Initial systemic therapy for castration sensitive prostate cancer
- Richard J Lee, MD, PhD
Richard J Lee, MD, PhD
- Assistant Professor of Medicine
- Harvard Medical School
- Massachusetts General Hospital
- Matthew R Smith, MD, PhD
Matthew R Smith, MD, PhD
- Professor of Medicine
- Harvard Medical School
- Massachusetts General Hospital Cancer Center
- Section Editors
- Nicholas Vogelzang, MD
Nicholas Vogelzang, MD
- Section Editor — Prostate Cancer
- Professor of Medicine
- University of Nevada School of Medicine
- US Oncology Research
- W Robert Lee, MD, MS, MEd
W Robert Lee, MD, MS, MEd
- Section Editor — Prostate Cancer
- Professor of Radiation Oncology
- Duke University Medical Center
- Jerome P Richie, MD, FACS
Jerome P Richie, MD, FACS
- Section Editor — Cancer of the Urethra, Penis, and Ureter; Urologic Surgery; Prostate Cancer
- Elliott Carr Cutler Professor of Surgery
- Harvard Medical School
The critical role of androgens in stimulating prostate cancer growth was established in 1941 by Charles Huggins [1,2]. These findings led to the development of androgen deprivation therapy (ADT) as the treatment for patients with advanced prostate cancer.
Although ADT is palliative, it can normalize serum levels of prostate-specific antigen (PSA) in over 90 percent of patients and can produce objective tumor responses in 80 to 90 percent. This antitumor activity can improve quality of life by reducing bone pain as well as the rates of complications (eg, pathologic fracture, spinal cord compression, ureteral obstruction).
The duration of response to ADT for patients with metastatic disease is highly variable, and most prostate cancer patients eventually experience disease progression despite treatment. Patients who have progressed while on ADT are said to have castration resistant disease, although such tumors may remain responsive to additional therapies directed against androgenic stimulation of the prostate cancer.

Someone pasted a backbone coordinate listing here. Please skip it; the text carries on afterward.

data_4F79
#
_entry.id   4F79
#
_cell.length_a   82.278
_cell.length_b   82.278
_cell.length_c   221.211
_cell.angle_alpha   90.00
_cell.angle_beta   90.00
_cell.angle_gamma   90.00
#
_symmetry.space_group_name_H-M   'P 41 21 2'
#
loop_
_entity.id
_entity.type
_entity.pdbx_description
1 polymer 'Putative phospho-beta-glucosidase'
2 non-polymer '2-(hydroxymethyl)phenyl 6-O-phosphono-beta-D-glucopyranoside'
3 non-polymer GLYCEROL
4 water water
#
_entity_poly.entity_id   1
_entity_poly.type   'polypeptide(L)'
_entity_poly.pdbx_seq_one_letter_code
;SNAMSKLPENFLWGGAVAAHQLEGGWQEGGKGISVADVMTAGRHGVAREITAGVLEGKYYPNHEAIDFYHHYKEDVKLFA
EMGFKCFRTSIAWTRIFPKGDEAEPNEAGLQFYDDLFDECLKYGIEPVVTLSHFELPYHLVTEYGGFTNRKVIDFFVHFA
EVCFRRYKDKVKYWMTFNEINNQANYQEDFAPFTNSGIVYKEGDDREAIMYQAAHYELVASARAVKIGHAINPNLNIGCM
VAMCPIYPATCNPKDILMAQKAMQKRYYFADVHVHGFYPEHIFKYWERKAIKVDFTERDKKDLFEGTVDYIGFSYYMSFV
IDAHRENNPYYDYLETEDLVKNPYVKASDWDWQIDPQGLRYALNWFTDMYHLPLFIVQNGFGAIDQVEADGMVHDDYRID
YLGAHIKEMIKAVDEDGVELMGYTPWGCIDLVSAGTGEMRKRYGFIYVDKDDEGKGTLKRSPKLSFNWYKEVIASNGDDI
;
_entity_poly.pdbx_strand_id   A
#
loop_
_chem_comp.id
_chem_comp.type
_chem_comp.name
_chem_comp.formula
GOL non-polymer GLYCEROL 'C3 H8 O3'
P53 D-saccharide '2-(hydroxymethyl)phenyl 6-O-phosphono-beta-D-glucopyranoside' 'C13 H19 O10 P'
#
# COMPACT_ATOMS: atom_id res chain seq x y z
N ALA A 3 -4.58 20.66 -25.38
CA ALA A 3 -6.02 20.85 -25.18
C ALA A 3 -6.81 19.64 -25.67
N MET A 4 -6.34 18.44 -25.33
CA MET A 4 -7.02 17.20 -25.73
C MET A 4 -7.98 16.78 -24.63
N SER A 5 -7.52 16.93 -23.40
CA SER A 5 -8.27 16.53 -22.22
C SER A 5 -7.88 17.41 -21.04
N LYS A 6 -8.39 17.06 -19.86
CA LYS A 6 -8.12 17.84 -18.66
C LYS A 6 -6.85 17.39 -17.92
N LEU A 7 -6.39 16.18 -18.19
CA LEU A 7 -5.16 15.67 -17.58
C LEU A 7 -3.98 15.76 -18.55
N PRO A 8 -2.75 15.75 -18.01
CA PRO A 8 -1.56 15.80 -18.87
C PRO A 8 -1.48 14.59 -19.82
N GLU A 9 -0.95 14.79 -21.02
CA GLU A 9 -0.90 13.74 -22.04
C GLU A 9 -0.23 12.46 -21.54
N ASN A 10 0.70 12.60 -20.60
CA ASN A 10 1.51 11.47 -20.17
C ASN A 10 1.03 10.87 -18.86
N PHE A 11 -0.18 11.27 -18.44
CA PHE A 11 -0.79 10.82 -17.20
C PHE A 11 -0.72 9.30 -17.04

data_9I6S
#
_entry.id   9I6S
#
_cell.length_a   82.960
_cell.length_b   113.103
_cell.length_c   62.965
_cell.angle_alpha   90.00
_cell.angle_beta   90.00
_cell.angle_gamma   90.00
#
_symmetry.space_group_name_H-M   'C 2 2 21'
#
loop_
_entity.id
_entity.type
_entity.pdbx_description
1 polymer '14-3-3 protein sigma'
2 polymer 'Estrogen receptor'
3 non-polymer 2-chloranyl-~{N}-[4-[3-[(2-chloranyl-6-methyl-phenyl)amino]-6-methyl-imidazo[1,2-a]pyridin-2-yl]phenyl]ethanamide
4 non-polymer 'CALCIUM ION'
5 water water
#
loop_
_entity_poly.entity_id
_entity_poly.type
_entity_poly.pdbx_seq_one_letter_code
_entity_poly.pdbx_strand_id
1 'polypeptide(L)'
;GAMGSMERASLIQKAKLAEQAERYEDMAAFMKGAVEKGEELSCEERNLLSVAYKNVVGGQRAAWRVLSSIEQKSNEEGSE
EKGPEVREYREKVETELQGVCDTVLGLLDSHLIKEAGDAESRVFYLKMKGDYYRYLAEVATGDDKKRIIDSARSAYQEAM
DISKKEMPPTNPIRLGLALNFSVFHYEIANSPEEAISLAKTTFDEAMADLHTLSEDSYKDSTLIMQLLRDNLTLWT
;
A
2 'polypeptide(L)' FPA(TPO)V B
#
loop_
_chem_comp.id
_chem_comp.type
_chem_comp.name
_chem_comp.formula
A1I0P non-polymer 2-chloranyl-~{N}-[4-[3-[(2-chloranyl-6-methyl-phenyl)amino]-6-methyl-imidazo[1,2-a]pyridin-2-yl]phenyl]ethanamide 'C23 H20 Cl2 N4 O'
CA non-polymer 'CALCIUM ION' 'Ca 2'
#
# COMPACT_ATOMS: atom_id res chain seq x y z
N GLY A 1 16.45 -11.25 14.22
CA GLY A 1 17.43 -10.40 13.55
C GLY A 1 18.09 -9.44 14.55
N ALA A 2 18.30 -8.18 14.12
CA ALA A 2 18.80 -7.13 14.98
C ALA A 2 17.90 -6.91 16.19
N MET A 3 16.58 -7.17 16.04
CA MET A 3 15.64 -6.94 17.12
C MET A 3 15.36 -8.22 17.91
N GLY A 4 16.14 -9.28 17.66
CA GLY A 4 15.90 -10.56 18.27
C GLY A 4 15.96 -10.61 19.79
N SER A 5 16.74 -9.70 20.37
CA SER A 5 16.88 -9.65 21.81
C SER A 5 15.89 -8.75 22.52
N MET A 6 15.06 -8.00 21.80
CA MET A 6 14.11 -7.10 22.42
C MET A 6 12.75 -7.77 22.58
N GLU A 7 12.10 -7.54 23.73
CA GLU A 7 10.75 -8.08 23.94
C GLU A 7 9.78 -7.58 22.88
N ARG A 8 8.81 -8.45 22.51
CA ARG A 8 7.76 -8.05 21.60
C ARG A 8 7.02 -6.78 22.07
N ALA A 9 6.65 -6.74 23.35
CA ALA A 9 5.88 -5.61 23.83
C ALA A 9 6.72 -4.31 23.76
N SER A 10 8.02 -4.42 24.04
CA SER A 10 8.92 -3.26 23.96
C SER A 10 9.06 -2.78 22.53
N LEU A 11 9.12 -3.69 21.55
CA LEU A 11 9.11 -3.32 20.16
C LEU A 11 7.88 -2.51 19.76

Docetaxel was subsequently shown to prolong survival in men with castration resistant prostate cancer. Randomized controlled trials have demonstrated that chemohormonal therapy combining docetaxel with ADT offers a clinically meaningful survival advantage for patients with castration sensitive metastatic disease. (See "Chemotherapy in castration-resistant prostate cancer", section on 'Chemotherapy-naive patients' and 'Chemohormonal therapy' below.)
The initial therapy for men with castration sensitive metastatic prostate cancer will be reviewed here. An overview of the treatment of disseminated prostate cancer is presented separately, as are special considerations for patients whose only manifestation of disseminated disease is a rising serum PSA. (See "Overview of the treatment of disseminated prostate cancer" and "Rising serum PSA after treatment for localized prostate cancer: Systemic therapy".)
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- ANDROGEN DEPRIVATION THERAPY
- Surgical orchiectomy
- Efficacy of initial ADT
- Medical orchiectomy
- - Gonadotropin-releasing hormone agonists
- Mechanism of action
- Serum testosterone level
- GnRH agonists versus orchiectomy
- - GnRH antagonists
- - Combined androgen blockade with antiandrogens
- Initiation of ADT
- Long-term combined androgen blockade
- - Intermittent androgen deprivation
- Metastatic disease
- Rising PSA
- - Timing of treatment initiation
- Symptomatic metastases
- Asymptomatic metastases
- Rising serum PSA
- Other hormonal approaches
- - Antiandrogen monotherapy
- - Enzalutamide
- CHEMOHORMONAL THERAPY
- - STAMPEDE trial
- - CHAARTED trial
- - GETUG-AFU 15 trial
- PREVENTION OF OSTEOPOROSIS
- SIDE EFFECTS OF ANDROGEN DEPRIVATION THERAPY
- SURVEILLANCE DURING TREATMENT
- INFORMATION FOR PATIENTS
- SUMMARY AND RECOMMENDATIONS